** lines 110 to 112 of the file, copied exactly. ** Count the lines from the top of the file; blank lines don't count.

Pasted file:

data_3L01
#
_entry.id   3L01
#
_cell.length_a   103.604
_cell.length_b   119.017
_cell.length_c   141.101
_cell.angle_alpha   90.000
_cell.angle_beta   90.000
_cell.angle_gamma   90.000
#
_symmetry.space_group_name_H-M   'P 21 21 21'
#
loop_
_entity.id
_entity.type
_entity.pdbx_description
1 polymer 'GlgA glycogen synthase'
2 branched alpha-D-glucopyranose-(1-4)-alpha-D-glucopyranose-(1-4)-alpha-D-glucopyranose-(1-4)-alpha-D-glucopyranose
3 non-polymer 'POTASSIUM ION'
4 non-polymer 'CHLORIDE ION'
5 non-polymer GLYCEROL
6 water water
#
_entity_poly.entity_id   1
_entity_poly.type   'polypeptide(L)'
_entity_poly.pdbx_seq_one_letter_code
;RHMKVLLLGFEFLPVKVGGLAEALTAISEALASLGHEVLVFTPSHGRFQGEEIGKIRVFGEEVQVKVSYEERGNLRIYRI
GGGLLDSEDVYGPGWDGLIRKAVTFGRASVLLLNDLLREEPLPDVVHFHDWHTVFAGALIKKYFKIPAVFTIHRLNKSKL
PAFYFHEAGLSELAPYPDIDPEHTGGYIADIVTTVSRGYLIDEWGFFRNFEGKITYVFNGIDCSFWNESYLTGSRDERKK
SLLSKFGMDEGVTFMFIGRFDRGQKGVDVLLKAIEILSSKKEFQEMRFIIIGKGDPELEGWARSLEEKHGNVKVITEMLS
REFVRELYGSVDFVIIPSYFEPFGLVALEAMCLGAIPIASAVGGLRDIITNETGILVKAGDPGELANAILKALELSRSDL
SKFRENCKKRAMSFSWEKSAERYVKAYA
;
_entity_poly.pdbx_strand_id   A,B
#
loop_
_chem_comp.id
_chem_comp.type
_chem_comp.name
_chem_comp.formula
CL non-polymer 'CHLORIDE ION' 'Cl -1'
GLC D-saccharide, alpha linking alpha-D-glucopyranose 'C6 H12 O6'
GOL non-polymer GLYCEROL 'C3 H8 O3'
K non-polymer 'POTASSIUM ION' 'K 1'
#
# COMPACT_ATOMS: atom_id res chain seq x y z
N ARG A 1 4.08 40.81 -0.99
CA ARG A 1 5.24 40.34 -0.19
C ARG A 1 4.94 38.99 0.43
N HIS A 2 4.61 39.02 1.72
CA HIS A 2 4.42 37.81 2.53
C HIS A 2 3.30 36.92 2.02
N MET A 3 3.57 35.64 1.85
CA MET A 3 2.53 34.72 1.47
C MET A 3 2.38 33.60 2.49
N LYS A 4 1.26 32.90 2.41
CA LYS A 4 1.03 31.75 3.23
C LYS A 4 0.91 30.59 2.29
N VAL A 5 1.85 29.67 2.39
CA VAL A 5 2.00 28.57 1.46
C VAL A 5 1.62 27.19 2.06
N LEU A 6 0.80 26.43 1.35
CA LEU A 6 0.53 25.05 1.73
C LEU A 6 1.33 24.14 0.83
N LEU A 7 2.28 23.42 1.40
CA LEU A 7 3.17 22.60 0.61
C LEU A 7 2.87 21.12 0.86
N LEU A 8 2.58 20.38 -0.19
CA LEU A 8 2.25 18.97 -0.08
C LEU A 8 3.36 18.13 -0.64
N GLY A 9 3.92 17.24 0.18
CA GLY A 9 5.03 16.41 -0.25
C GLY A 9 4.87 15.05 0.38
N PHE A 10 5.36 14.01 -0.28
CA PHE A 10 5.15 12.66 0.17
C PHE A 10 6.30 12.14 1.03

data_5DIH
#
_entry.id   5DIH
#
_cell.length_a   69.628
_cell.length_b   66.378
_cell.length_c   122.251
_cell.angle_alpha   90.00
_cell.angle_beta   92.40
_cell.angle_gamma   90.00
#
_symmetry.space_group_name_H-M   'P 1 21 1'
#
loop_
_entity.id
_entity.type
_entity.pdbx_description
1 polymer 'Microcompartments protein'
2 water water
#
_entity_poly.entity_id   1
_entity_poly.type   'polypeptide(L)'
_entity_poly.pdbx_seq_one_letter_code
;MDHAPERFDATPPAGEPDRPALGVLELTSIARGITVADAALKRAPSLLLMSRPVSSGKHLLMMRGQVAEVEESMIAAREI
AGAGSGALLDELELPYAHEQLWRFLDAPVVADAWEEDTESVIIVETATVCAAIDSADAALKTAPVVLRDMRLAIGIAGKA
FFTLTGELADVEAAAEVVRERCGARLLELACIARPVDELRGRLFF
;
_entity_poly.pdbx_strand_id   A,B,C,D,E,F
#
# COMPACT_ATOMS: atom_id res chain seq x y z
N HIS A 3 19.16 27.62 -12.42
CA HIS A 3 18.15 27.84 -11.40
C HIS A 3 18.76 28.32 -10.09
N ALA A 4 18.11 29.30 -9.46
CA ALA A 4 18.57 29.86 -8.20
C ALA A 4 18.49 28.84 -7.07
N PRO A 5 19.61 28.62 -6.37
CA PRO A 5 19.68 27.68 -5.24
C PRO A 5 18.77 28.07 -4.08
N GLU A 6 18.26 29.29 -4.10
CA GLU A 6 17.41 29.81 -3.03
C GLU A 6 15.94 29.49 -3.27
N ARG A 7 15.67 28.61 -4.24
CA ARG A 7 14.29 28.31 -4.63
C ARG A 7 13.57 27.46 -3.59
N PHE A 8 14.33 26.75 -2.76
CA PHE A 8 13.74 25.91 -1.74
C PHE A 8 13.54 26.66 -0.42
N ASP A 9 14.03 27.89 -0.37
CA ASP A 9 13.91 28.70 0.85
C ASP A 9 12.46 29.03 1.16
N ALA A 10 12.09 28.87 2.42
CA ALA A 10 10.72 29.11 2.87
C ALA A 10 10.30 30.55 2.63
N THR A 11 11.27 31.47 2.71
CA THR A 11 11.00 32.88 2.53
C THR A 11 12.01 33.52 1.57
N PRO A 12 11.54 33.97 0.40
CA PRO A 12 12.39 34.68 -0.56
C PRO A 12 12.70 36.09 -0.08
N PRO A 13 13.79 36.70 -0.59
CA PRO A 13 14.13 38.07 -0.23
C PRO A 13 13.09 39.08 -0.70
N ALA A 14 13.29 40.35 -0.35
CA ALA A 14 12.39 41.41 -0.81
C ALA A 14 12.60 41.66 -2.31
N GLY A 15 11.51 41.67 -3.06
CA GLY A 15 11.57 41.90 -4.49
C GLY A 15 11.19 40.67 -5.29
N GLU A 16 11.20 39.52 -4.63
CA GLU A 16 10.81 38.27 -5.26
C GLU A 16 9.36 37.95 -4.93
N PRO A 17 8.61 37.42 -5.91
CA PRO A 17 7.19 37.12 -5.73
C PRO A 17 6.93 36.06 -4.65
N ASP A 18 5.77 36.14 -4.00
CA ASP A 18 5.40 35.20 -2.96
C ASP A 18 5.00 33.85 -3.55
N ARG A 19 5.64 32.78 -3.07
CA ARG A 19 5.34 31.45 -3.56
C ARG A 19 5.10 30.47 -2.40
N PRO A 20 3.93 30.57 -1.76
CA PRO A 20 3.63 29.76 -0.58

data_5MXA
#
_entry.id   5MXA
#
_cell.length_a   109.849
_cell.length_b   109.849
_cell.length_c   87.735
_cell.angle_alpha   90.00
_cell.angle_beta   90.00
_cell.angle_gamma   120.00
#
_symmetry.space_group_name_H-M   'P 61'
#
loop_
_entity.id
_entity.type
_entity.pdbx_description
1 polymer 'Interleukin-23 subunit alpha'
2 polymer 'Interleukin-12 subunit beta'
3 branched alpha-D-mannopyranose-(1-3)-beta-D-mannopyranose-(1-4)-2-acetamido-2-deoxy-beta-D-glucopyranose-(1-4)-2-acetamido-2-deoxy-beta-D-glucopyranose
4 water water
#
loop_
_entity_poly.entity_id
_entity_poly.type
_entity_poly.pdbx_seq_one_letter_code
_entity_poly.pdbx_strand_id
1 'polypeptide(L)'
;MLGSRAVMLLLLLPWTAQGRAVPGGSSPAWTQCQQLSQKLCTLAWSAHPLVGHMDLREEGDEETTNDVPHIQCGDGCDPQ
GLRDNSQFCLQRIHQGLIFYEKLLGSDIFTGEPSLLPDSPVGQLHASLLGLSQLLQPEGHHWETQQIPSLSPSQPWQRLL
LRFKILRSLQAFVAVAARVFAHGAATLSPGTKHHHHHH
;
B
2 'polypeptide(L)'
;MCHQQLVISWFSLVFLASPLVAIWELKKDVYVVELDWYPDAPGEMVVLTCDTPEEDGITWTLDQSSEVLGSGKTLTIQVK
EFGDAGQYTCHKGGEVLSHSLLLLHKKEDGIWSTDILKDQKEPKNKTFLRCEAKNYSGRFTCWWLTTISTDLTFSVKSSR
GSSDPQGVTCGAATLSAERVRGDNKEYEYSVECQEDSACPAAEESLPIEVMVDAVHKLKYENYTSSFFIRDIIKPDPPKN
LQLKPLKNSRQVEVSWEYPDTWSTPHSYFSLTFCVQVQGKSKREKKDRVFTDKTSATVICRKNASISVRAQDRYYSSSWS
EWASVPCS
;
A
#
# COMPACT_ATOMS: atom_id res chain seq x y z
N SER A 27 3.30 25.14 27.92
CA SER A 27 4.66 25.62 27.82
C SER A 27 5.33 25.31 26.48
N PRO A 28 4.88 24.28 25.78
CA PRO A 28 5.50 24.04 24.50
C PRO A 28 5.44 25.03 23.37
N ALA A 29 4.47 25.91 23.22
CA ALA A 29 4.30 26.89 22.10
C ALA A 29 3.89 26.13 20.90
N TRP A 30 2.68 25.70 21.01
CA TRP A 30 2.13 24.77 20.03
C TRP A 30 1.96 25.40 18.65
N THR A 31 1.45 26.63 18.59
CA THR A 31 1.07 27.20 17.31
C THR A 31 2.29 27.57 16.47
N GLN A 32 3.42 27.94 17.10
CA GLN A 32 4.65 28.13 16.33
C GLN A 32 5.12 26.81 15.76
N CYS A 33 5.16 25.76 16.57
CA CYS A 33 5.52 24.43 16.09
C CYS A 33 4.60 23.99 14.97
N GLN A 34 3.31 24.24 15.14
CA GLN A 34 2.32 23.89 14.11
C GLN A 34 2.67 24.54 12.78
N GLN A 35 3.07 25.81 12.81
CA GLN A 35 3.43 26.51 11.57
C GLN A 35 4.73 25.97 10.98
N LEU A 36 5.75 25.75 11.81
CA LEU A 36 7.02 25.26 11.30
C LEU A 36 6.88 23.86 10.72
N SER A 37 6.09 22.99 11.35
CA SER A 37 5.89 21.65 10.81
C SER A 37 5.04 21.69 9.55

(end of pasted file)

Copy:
C HIS A 3 18.76 28.32 -10.09
N ALA A 4 18.11 29.30 -9.46
CA ALA A 4 18.57 29.86 -8.20